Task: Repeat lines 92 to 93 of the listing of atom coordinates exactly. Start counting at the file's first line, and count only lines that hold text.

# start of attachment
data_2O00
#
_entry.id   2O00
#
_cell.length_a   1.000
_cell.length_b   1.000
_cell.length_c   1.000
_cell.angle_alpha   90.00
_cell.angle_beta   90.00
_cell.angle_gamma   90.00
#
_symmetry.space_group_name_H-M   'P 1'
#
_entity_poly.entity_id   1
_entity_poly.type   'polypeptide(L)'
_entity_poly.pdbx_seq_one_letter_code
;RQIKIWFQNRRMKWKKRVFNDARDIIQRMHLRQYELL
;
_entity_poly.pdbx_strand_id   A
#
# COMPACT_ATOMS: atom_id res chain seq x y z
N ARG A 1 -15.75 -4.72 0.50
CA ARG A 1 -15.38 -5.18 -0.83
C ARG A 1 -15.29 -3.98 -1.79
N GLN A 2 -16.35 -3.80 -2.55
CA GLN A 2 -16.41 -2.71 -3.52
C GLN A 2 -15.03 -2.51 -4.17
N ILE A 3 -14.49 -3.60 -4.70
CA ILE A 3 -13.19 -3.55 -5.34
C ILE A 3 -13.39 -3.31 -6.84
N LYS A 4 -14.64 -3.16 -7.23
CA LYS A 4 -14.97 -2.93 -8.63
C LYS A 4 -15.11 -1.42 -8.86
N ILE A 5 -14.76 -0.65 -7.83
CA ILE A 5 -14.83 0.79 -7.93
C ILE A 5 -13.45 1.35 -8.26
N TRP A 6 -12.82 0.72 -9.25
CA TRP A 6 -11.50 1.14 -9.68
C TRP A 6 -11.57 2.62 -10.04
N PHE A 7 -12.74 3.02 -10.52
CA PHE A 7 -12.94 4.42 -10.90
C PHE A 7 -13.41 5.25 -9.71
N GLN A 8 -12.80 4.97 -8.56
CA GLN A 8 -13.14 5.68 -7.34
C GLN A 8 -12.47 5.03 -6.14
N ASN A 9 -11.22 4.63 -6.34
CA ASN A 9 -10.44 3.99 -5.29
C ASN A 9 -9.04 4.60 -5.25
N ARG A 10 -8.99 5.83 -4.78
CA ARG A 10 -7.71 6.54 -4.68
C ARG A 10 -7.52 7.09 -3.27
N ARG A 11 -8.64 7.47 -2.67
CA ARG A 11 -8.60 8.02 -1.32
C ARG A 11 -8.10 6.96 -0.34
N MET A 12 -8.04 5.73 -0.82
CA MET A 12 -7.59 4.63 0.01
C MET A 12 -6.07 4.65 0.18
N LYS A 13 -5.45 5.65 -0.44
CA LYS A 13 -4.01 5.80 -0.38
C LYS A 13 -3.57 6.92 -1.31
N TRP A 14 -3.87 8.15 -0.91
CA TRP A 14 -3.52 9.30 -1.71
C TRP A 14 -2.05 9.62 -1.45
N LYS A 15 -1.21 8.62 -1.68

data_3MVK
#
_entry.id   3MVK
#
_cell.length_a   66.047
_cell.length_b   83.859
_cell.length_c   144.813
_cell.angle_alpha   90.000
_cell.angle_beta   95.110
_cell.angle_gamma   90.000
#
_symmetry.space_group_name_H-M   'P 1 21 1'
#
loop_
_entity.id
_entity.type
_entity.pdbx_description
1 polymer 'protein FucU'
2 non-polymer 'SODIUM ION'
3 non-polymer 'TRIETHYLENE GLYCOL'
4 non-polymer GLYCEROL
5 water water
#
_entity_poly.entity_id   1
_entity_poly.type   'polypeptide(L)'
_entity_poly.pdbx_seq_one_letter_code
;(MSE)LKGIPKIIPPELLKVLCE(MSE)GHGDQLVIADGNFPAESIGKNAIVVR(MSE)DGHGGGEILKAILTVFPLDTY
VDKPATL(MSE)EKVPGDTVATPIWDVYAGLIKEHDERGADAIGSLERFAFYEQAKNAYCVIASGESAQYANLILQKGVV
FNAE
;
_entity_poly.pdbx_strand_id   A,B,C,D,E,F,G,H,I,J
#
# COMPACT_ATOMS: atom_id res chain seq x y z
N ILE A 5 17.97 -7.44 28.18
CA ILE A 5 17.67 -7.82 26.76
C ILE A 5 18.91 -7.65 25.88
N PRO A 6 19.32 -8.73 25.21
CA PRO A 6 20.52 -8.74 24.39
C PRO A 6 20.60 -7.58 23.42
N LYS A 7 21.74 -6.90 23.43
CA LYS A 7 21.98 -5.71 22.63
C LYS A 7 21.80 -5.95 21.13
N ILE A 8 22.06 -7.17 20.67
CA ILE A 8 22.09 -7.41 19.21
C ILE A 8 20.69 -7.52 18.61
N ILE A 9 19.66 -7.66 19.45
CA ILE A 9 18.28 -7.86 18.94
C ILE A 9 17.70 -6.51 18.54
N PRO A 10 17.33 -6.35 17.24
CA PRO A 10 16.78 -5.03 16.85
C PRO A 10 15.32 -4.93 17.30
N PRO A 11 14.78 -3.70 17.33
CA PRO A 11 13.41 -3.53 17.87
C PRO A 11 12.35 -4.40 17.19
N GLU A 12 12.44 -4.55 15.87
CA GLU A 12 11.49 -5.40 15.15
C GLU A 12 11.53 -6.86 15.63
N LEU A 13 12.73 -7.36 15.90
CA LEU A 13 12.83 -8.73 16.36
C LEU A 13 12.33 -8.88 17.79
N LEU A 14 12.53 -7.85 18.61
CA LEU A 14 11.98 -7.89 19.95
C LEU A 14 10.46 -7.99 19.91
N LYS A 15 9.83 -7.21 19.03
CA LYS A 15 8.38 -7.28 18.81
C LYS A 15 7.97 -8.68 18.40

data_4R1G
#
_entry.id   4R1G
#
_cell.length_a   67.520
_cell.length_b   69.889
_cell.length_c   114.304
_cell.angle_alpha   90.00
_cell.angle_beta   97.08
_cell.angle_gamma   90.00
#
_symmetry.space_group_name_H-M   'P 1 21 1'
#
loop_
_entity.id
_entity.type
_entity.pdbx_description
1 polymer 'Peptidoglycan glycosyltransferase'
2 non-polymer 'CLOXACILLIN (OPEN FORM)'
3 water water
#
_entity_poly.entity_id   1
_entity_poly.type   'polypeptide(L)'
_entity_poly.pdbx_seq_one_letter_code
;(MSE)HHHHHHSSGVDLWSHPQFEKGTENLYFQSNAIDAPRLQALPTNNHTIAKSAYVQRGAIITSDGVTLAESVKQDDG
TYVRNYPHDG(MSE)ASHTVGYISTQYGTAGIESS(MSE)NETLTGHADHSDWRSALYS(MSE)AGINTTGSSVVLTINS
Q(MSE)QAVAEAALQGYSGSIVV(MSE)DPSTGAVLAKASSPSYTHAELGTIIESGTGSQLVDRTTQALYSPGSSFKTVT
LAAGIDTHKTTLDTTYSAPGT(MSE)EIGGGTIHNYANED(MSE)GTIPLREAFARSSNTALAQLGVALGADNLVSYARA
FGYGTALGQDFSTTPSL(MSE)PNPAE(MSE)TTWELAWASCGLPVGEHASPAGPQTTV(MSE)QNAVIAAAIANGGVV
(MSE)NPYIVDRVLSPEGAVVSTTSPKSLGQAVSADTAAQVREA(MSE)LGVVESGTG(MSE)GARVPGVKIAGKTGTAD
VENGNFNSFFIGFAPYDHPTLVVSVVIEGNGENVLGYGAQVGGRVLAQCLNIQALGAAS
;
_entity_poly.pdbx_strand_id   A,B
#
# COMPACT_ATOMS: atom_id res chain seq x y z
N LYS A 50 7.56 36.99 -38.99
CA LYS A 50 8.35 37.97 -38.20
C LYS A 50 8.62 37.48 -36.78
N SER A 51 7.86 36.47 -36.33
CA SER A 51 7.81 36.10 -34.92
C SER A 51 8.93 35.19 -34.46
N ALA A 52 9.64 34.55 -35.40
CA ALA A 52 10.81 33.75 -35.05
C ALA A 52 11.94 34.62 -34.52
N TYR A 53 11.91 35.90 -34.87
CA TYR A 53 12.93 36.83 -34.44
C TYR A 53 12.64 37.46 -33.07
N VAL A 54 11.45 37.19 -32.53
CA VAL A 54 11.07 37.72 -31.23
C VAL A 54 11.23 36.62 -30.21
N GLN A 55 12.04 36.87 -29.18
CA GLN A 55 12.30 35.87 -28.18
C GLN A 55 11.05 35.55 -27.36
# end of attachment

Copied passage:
VDKPATL(MSE)EKVPGDTVATPIWDVYAGLIKEHDERGADAIGSLERFAFYEQAKNAYCVIASGESAQYANLILQKGVV
FNAE